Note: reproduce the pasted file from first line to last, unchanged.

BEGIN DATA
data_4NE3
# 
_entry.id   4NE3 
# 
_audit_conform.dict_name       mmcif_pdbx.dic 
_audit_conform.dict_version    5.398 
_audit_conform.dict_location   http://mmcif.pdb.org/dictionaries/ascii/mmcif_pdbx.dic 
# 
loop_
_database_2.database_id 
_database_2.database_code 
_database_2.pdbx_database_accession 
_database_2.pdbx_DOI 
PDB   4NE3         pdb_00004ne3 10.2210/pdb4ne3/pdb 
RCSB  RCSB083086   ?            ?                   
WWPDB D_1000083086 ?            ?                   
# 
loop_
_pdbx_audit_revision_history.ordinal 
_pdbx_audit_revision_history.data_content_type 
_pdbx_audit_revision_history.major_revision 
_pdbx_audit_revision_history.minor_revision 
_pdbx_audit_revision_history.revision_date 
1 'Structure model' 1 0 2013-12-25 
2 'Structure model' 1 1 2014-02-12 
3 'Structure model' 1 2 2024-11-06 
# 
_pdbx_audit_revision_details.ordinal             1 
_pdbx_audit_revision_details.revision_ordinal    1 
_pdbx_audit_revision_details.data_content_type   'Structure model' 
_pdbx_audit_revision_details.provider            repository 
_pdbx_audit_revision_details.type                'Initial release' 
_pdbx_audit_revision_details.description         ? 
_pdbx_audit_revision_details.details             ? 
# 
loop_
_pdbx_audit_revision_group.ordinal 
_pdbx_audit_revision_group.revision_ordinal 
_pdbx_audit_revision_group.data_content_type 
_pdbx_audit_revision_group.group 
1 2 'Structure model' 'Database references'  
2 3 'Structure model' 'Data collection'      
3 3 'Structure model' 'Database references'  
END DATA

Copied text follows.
data_4NE3
# 
_entry.id   4NE3 
# 
_audit_conform.dict_name       mmcif_pdbx.dic 
_audit_conform.dict_version    5.398 
_audit_conform.dict_location   http://mmcif.pdb.org/dictionaries/ascii/mmcif_pdbx.dic 
# 
loop_
_database_2.database_id 
_database_2.database_code 
_database_2.pdbx_database_accession 
_database_2.pdbx_DOI 
PDB   4NE3         pdb_00004ne3 10.2210/pdb4ne3/pdb 
RCSB  RCSB083086   ?            ?                   
WWPDB D_1000083086 ?            ?                   
# 
loop_
_pdbx_audit_revision_history.ordinal 
_pdbx_audit_revision_history.data_content_type 
_pdbx_audit_revision_history.major_revision 
_pdbx_audit_revision_history.minor_revision 
_pdbx_audit_revision_history.revision_date 
1 'Structure model' 1 0 2013-12-25 
2 'Structure model' 1 1 2014-02-12 
3 'Structure model' 1 2 2024-11-06 
# 
_pdbx_audit_revision_details.ordinal             1 
_pdbx_audit_revision_details.revision_ordinal    1 
_pdbx_audit_revision_details.data_content_type   'Structure model' 
_pdbx_audit_revision_details.provider            repository 
_pdbx_audit_revision_details.type                'Initial release' 
_pdbx_audit_revision_details.description         ? 
_pdbx_audit_revision_details.details             ? 
# 
loop_
_pdbx_audit_revision_group.ordinal 
_pdbx_audit_revision_group.revision_ordinal 
_pdbx_audit_revision_group.data_content_type 
_pdbx_audit_revision_group.group 
1 2 'Structure model' 'Database references'  
2 3 'Structure model' 'Data collection'      
3 3 'Structure model' 'Database references'  